sireno siren (singing female demon)

megero shrew, ill-tempered woman [cap] Megæra (one of the Furies)

putino tart, whore

gejŝo geisha

madono madonna (Italian lady; Virgin Mary)

femalo a female person or animal

Other Comments

Some words that seem like they should end with -eto end with -edo instead.

This is to keep them from being identical with other words, formed as compounds, so we have planedo (planet) instead of planeto (a little plan), and cigaredo (cigarette) instead of cigareto (a small cigar, though that is the actual etymology).

Some words simply have strange Esperanto etymologies. Consider fraŭlino (Miss = unmarried woman) from Germain “Fräulein”. Now drop the apparent feminizing suffix -in-, and you get fraŭlo (bachelor = unmarried man).

Example: dog/dogs/bitch/puppies/pack/canine ≫ hundo/hundoj/hundino/hundidoj/hundaro/hunda.

Also: horse/horses/mare/foal/herd/equine ≫ c^evalo/c^evaloj/c^evalino/c^evalido/c^evalaro/c^evala.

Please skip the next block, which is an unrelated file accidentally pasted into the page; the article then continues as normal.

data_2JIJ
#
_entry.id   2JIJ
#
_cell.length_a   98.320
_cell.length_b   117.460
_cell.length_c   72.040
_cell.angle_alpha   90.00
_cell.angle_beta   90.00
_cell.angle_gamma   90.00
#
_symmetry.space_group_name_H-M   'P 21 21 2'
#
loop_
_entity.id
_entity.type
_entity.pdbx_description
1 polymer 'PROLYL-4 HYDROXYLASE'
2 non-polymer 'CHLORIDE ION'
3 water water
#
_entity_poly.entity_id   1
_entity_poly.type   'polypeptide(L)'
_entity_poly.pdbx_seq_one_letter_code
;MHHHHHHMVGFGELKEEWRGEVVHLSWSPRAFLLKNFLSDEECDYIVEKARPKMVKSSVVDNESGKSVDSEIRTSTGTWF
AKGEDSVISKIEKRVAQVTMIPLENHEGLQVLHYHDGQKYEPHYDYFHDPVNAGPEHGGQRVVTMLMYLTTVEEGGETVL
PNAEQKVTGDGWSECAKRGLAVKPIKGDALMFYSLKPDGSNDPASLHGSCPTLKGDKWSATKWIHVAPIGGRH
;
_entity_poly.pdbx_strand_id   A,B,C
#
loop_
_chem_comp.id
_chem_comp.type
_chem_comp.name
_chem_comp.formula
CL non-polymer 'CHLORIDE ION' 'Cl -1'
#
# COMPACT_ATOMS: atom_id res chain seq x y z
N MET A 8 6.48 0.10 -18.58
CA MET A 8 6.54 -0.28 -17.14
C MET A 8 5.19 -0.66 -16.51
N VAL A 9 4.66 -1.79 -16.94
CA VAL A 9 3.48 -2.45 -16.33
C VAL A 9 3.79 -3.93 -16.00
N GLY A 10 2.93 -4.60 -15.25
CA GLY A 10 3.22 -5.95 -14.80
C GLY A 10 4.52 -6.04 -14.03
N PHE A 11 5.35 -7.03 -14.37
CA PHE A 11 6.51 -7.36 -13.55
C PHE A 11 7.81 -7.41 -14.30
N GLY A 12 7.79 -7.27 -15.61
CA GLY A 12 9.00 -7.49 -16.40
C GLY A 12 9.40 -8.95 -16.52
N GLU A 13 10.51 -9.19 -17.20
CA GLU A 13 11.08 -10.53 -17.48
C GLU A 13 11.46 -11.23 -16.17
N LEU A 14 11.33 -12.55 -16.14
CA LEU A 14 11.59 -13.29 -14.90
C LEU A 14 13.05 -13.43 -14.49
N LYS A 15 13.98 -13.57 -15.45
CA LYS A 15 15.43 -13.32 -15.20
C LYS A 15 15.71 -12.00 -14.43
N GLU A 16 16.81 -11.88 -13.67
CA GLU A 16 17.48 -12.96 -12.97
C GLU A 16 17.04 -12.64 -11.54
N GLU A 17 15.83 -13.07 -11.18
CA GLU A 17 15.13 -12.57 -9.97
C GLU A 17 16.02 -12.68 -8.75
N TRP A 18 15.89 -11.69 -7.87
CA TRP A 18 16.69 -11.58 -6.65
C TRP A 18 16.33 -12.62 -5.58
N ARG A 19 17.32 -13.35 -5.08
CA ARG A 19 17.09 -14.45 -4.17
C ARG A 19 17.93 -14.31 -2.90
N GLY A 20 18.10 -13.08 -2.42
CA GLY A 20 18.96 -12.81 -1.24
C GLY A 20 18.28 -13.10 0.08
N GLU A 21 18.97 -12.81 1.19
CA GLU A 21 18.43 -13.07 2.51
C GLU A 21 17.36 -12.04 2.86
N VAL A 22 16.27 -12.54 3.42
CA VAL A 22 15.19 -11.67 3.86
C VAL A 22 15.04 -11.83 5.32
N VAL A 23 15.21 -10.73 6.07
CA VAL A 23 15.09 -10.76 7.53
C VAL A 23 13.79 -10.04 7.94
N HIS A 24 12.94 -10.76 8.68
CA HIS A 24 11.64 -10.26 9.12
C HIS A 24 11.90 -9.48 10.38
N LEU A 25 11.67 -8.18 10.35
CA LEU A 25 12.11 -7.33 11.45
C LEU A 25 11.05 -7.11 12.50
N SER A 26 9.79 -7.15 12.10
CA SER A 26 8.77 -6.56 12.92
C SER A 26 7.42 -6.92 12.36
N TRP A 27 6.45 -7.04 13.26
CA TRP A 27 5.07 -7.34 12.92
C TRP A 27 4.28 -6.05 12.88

-id- = offspring, -ar- = group of.

This uniformity and combining power enable you to invent a 'new' word for any task, and know that other Esperantists will understand:
'female-puppy-like' = hundidina.

Every letter in every word is always pronounced; there are no silent letters. Doubled vowels should be pronounced separately.
For e^ample, balaas is pronounced 'bah-lah-ahss'.

The stress, or accent, in every word is always on the second-to-last syllable.

For e^ample, familio is pronounced 'fah-mee-lee-oh'

Unstressed syllables are important in Esperanto. English speakers often swallow unstressed syllables. Take care to pronounce each letter distinctly and clearly.

What kind of computer is it? Kia komputilo g^i estas?

Which book is red? Kiu libro estas rug^a?

Whose hat is the black one? Kies c^apelo estas la nigra?

farti (*).

Zamenhof derived this from an English word: "to fare" (seen in "farewell"). It refers to the general state of one's well-being.

How are you having-health? Kiel vi sanas?

Well enough. Are you going to the office? Sufic^e bone. C^u vi iras oficejen?

No, I'm not working today. Ne, mi ne laboros hodiau^.

I'm going to the beach. Mi iras al la plag^o.

while the beach is the destination, the accusative is not used after al

OK! Well, I have to go. Bone! Nu, mi devas iri.

There is no noun with which an adjective "good" could agree in number and case, so the adverbial form bone is used. The word nu is an interjection, and has no grammatical ending.